Regular price increases from service providers, a greater range of choices and a feeling that there must be a cheaper alternative is leading many people to reconsider giving up what they previously had thought was impossible – their television package.
Yes, if you can still remember the day when you went from being a two-channel household to the wonder of having the BBC (Grange Hill! Only Fools and Horses! Match of the Day!), it's possible that the thought of going back to those limited days strikes fear into your heart.
Fear not, however, as there most definitely is an alternative to an expensive cable package – and it won’t limit your viewing choices too much. It will, however, require a little effort and this may be what prevents many us from switching. But maybe we could learn from the United States, where a trend for “cutting the cord” by ditching an expensive cable package is increasingly gaining pace.
How can I get free television?
When Irish television moved from analogue to digital back in 2011,
was introduced, offering free viewing for Irish television and radio channels, including
One and RTÉ 2,
was also added to the service when it launched earlier this year.
It’s a similar service to the one you might have enjoyed before the arrival of cable and is undoubtedly limited in the viewing options it offers. However, as Saorview spokesman Jim Higgins notes, a survey of audiences viewing behaviour recently found that 97 per cent of the most-watched programmes by Irish viewers were all found on Saorview channels. So maybe having fewer channels won’t impact on what you actually watch: after all, how often do you watch the Quest or TLC channels?
It seems that an increasing number of people think so: when it launched in 2011, Saorview had about 500,000 customers, but Higgins notes that this has since grown by about 100,000.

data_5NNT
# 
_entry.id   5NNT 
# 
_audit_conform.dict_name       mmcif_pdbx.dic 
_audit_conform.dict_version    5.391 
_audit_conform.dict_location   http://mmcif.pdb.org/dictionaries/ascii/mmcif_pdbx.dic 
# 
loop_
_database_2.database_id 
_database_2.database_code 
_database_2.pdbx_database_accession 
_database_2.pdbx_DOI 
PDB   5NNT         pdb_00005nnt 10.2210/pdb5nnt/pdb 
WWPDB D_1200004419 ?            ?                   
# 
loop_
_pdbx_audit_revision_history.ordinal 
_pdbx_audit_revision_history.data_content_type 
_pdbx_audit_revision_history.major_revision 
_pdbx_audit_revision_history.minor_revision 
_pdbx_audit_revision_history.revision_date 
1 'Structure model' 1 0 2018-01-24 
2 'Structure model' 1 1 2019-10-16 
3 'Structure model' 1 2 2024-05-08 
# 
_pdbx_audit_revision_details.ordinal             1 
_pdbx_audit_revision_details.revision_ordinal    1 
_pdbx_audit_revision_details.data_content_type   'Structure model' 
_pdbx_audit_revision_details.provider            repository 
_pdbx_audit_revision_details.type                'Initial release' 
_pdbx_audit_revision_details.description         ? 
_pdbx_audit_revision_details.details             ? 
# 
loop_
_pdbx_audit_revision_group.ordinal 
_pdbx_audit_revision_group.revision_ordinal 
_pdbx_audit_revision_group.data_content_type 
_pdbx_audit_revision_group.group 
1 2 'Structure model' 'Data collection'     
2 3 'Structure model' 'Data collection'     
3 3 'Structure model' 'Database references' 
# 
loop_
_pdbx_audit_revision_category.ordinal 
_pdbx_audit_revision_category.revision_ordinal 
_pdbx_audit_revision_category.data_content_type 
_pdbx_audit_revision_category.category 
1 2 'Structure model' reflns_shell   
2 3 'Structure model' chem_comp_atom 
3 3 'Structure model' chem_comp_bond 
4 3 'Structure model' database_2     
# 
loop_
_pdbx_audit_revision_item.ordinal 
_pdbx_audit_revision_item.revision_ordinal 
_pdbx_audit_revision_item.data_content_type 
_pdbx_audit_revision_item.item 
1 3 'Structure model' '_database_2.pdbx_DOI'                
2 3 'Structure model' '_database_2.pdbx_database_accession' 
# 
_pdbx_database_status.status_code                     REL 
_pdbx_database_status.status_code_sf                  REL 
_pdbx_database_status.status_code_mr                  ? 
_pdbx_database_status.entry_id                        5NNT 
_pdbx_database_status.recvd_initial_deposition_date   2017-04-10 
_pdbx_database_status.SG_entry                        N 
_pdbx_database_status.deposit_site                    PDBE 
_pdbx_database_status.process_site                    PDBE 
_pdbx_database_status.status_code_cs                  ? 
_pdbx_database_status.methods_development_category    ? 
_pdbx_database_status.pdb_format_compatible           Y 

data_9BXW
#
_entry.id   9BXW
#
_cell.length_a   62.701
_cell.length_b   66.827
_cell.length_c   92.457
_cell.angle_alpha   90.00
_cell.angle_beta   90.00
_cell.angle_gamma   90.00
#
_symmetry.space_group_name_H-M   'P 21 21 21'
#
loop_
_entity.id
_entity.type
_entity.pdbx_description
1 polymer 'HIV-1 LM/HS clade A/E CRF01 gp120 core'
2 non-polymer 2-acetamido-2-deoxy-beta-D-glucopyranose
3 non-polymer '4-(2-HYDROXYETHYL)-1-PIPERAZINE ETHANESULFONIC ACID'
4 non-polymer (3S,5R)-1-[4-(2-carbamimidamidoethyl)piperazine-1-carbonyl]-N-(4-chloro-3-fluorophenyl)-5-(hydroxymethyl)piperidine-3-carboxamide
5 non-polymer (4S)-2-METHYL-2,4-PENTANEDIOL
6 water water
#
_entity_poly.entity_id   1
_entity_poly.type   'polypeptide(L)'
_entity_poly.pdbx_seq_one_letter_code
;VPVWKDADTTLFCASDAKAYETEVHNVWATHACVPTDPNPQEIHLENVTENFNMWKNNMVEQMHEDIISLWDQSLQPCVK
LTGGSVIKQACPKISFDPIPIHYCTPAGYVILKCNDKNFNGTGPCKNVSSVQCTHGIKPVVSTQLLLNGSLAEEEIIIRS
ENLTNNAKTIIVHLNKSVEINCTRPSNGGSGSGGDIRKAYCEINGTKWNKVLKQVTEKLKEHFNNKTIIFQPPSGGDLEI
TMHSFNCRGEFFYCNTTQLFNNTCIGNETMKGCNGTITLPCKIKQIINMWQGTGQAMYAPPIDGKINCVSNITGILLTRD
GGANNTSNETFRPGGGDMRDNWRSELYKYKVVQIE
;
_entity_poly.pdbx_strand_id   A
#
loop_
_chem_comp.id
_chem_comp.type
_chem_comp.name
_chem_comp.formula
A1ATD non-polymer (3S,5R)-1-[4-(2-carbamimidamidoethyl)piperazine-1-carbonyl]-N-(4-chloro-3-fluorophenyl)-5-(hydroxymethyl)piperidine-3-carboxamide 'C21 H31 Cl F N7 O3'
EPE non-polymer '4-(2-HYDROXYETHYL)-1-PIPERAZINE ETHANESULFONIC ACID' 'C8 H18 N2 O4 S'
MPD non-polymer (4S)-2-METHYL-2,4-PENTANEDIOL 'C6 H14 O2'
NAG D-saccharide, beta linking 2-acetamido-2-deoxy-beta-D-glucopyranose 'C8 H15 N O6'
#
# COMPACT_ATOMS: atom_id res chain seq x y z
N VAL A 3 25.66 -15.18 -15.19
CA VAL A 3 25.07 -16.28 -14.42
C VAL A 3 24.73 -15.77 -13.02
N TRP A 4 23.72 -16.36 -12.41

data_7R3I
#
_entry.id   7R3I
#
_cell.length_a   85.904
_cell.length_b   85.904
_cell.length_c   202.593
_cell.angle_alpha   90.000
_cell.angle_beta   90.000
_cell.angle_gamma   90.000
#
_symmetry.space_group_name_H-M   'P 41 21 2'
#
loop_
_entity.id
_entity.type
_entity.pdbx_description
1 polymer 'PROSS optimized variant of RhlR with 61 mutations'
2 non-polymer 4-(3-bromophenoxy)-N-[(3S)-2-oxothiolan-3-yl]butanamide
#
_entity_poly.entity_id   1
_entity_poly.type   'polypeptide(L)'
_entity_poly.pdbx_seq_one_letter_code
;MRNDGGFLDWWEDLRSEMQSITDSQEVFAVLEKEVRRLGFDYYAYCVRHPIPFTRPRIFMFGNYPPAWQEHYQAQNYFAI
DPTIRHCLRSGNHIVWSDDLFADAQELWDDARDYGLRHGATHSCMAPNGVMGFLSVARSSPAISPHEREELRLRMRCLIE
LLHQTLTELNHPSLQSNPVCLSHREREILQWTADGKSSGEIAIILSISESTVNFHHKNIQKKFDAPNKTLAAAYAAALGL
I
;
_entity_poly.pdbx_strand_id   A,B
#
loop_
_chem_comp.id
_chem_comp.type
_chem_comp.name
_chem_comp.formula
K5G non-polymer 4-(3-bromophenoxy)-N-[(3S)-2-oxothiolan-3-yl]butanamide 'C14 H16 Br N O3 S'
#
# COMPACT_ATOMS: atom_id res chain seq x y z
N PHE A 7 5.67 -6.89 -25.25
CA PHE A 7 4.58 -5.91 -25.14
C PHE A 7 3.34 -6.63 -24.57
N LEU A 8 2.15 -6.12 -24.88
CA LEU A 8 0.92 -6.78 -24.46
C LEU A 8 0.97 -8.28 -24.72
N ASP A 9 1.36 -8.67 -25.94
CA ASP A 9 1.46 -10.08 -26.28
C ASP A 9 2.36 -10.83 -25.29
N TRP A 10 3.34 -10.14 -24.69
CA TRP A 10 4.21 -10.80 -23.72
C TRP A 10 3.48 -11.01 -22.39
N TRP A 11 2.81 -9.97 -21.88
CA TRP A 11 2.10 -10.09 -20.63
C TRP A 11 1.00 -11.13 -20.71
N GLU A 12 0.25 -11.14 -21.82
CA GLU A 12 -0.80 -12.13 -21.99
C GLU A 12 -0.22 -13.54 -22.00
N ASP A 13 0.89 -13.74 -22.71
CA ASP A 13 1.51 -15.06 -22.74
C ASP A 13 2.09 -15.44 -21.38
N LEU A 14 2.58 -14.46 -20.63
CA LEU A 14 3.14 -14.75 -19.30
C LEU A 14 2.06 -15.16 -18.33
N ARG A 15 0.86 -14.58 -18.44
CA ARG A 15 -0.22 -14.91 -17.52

Indeed, David Maher, director of Louth- based Freetv, estimates his business has been up by about 15 per cent to 20 per cent in recent months thanks to people seeking alternatives to Sky and UPC.
What about BBC and Channel 4?
While Saorview is limited to Irish-only channels, it’s easy enough to combine it with other freely available channels across Europe (see panel). This means that giving up your cable package won’t preclude you from watching UK terrestrial channels, and the choice is wider than you might think, including not just BBC 1 and 2, but also 3 and 4, as well
and all its iterations, including E4 and More4.
To access these channels you will need to upgrade your Saorview package by getting a satellite dish. In addition you’ll need a combination box or a TV with a satellite tuner. However, as Maher notes, if you already have a Sky satellite dish this can be used to access free-to-air channels, so you won’t need to buy a new one.
However, depending on where you live, you may find that you don’t need a satellite dish, as houses along the sea on the east coast and close to Northern Ireland may be able to pick up UK channels with an aerial.
How can I get it?
According to Saorview, 98 per cent of Irish people can now get the service, but there are a couple of factors that will determine your suitability.
You have to check if to see if the service is available in your area. You can do this here: http://iti.ms/1DQwEYc.
The next step is to get an aerial. If you have one already, Saorview says “the majority” of homes with an UHF aerial will be able to receive a signal. Otherwise you’ll have to buy one and get it installed, which can add to the cost.
According to Higgins, in addition to getting an aerial installed on your roof you can also put one on top of your television or in your attic, although this may depend on your location. Living in the Dublin area, he has one in his attic and has no problem with his signal.
Finally, you have to decide on the equipment you want. If you have a new Saorview-approved television, you won’t need anything additional. Otherwise you will need to get a set-top box. If you want the satellite option (ie BBC) you’ll need to ensure that either your television has a satellite tuner – and Maher says this is becoming the case among the newer models – or you’ll have to get a combo box.
Saorview has also introduced a recording facility through the Saorview Plus+ digital recorder. Just like with Sky or UPC, you can pause live viewing and record up to 320 hours of programming. Unlike UPC, however, you can only record two channels rather than four, while UPC also points out that another inconvenience of giving up digital TV is that you’ll need a different box for your broadband, and your television access, which can clutter up your living room.
While the record service is limited to Saorview channels, Higgins notes that with some combination boxes additional recording facilities can be acquired through a USB key.
A more advanced box is also available which will also automatically tune the channels each time an adjustment is made.
“You just plug it in the first time and you’ll never have to [tune it] again,” says Maher.